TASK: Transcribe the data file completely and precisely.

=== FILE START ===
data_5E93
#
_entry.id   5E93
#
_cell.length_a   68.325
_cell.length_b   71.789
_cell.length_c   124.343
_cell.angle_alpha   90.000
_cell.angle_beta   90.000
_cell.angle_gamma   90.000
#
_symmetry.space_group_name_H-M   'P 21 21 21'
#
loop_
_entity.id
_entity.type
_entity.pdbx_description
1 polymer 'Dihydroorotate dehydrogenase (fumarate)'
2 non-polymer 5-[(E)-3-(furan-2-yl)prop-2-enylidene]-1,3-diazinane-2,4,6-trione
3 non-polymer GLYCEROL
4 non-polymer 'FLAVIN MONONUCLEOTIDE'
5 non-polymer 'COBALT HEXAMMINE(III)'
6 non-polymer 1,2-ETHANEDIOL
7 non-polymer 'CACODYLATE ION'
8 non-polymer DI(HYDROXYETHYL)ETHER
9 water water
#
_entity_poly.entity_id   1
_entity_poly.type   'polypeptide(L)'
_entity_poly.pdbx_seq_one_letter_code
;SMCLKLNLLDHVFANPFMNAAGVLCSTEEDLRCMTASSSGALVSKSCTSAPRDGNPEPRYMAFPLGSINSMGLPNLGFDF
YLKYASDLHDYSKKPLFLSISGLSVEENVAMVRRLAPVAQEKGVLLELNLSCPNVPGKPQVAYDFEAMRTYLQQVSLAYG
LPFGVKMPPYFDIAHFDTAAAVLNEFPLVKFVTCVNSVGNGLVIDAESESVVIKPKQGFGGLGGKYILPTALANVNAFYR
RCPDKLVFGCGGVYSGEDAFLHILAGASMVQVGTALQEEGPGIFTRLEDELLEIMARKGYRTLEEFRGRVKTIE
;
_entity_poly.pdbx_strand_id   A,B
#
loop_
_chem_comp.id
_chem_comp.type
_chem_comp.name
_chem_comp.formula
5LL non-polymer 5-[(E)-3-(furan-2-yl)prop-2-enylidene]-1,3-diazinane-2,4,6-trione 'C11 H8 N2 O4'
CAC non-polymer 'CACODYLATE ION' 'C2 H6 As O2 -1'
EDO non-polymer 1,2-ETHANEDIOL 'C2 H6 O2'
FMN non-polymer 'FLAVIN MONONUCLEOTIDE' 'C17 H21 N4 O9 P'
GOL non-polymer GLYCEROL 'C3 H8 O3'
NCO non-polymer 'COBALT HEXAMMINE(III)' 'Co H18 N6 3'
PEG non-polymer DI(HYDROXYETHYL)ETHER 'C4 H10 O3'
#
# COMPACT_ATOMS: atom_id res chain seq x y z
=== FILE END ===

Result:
data_5E93
#
_entry.id   5E93
#
_cell.length_a   68.325
_cell.length_b   71.789
_cell.length_c   124.343
_cell.angle_alpha   90.000
_cell.angle_beta   90.000
_cell.angle_gamma   90.000
#
_symmetry.space_group_name_H-M   'P 21 21 21'
#
loop_
_entity.id
_entity.type
_entity.pdbx_description
1 polymer 'Dihydroorotate dehydrogenase (fumarate)'
2 non-polymer 5-[(E)-3-(furan-2-yl)prop-2-enylidene]-1,3-diazinane-2,4,6-trione
3 non-polymer GLYCEROL
4 non-polymer 'FLAVIN MONONUCLEOTIDE'
5 non-polymer 'COBALT HEXAMMINE(III)'
6 non-polymer 1,2-ETHANEDIOL
7 non-polymer 'CACODYLATE ION'
8 non-polymer DI(HYDROXYETHYL)ETHER
9 water water
#
_entity_poly.entity_id   1
_entity_poly.type   'polypeptide(L)'
_entity_poly.pdbx_seq_one_letter_code
;SMCLKLNLLDHVFANPFMNAAGVLCSTEEDLRCMTASSSGALVSKSCTSAPRDGNPEPRYMAFPLGSINSMGLPNLGFDF
YLKYASDLHDYSKKPLFLSISGLSVEENVAMVRRLAPVAQEKGVLLELNLSCPNVPGKPQVAYDFEAMRTYLQQVSLAYG
LPFGVKMPPYFDIAHFDTAAAVLNEFPLVKFVTCVNSVGNGLVIDAESESVVIKPKQGFGGLGGKYILPTALANVNAFYR
RCPDKLVFGCGGVYSGEDAFLHILAGASMVQVGTALQEEGPGIFTRLEDELLEIMARKGYRTLEEFRGRVKTIE
;
_entity_poly.pdbx_strand_id   A,B
#
loop_
_chem_comp.id
_chem_comp.type
_chem_comp.name
_chem_comp.formula
5LL non-polymer 5-[(E)-3-(furan-2-yl)prop-2-enylidene]-1,3-diazinane-2,4,6-trione 'C11 H8 N2 O4'
CAC non-polymer 'CACODYLATE ION' 'C2 H6 As O2 -1'
EDO non-polymer 1,2-ETHANEDIOL 'C2 H6 O2'
FMN non-polymer 'FLAVIN MONONUCLEOTIDE' 'C17 H21 N4 O9 P'
GOL non-polymer GLYCEROL 'C3 H8 O3'
NCO non-polymer 'COBALT HEXAMMINE(III)' 'Co H18 N6 3'
PEG non-polymer DI(HYDROXYETHYL)ETHER 'C4 H10 O3'
#
# COMPACT_ATOMS: atom_id res chain seq x y z